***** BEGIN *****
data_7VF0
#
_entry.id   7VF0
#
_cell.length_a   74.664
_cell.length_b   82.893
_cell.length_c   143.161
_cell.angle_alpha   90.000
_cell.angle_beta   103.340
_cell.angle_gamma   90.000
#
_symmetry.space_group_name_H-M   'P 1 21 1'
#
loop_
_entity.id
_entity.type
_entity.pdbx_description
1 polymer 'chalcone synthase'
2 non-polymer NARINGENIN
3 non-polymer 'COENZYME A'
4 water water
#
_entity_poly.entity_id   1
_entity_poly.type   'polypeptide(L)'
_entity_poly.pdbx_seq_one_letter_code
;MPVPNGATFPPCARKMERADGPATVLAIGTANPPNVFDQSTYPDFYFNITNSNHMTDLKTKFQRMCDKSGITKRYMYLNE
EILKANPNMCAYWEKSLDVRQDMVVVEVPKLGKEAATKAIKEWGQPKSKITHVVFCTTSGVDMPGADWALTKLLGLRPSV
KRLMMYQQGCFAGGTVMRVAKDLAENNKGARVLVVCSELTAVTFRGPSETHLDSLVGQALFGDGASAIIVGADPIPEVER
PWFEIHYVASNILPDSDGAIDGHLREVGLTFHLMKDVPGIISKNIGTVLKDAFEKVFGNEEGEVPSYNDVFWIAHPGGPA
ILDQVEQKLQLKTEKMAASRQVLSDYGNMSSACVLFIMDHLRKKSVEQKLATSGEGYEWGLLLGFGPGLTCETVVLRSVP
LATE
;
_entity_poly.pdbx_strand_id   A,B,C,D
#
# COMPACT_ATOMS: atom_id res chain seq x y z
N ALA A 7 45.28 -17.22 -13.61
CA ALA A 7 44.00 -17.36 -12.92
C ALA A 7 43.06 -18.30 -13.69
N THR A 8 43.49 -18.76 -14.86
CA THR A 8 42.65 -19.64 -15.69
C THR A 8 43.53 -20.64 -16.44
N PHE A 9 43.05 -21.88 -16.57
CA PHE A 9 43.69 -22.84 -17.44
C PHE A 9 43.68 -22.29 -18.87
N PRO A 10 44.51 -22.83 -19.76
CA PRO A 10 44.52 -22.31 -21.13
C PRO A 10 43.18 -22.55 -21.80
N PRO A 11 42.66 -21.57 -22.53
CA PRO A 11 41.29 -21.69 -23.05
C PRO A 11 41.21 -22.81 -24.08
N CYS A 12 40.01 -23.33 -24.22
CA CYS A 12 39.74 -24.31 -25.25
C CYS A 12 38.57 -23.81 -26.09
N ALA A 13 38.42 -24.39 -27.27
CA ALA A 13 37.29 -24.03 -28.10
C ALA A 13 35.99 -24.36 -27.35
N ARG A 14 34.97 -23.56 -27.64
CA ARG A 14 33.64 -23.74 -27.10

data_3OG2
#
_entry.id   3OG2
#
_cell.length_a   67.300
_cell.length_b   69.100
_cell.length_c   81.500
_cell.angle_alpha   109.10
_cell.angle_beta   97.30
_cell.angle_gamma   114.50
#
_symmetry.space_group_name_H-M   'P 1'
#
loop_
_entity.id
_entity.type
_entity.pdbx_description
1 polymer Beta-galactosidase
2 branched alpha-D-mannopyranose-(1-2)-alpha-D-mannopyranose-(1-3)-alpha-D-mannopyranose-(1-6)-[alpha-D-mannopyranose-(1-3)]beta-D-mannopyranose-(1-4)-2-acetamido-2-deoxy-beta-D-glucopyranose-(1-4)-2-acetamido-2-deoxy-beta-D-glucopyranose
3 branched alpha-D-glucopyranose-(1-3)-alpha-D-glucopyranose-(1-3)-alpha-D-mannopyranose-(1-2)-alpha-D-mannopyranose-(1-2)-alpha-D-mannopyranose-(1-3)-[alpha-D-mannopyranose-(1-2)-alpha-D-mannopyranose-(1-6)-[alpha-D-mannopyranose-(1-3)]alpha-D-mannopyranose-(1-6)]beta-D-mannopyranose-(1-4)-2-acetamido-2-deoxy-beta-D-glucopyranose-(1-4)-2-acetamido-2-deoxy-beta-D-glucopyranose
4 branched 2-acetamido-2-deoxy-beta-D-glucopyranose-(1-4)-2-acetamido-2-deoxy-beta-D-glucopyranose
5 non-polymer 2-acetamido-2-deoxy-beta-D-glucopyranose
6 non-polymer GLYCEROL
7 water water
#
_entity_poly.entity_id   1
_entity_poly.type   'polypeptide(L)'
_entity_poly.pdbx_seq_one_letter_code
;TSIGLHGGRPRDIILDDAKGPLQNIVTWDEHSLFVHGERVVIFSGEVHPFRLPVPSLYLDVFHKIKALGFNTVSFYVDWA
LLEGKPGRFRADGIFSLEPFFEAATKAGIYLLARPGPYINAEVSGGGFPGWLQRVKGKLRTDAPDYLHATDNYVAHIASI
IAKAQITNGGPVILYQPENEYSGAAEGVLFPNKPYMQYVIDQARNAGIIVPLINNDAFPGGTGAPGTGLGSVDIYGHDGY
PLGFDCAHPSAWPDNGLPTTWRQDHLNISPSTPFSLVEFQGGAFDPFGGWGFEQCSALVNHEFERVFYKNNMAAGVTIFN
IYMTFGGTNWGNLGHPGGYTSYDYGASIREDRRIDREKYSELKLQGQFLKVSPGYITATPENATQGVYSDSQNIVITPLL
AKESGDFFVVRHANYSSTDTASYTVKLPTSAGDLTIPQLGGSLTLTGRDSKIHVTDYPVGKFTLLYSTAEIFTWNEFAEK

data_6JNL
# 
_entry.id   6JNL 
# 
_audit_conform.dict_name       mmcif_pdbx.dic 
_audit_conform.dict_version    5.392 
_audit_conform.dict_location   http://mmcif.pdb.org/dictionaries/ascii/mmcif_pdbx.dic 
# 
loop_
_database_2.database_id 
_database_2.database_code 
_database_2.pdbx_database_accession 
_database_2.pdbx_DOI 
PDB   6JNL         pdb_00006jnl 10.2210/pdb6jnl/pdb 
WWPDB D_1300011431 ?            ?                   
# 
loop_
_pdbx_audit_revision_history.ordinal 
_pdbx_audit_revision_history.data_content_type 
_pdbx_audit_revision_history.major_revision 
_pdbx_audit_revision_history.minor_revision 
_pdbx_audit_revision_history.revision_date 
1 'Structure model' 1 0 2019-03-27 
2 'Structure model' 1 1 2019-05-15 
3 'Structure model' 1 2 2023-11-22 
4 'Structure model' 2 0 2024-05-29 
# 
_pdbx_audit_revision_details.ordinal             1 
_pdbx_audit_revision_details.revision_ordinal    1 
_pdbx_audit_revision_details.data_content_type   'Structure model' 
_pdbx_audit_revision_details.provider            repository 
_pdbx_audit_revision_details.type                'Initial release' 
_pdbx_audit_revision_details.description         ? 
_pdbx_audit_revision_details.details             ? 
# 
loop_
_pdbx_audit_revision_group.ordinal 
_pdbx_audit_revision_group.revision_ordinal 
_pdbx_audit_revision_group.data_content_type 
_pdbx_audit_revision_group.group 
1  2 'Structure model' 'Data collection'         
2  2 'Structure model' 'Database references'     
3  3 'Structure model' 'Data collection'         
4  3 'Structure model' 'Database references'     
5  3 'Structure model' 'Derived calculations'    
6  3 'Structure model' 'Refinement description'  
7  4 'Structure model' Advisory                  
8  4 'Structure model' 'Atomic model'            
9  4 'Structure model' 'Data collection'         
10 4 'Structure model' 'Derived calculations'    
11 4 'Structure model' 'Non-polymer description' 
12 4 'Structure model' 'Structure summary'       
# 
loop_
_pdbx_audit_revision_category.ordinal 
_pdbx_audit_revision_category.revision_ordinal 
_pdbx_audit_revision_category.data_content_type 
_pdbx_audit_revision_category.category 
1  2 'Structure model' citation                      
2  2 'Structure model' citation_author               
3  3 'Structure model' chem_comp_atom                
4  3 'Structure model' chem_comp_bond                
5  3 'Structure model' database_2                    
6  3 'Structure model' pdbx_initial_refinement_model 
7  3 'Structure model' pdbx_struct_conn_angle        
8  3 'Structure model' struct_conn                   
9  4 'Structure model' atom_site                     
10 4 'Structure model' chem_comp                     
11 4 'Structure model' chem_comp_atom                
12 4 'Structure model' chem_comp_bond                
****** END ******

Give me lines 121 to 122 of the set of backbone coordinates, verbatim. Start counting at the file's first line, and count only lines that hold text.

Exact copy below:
_pdbx_audit_revision_details.revision_ordinal    1 
_pdbx_audit_revision_details.data_content_type   'Structure model' 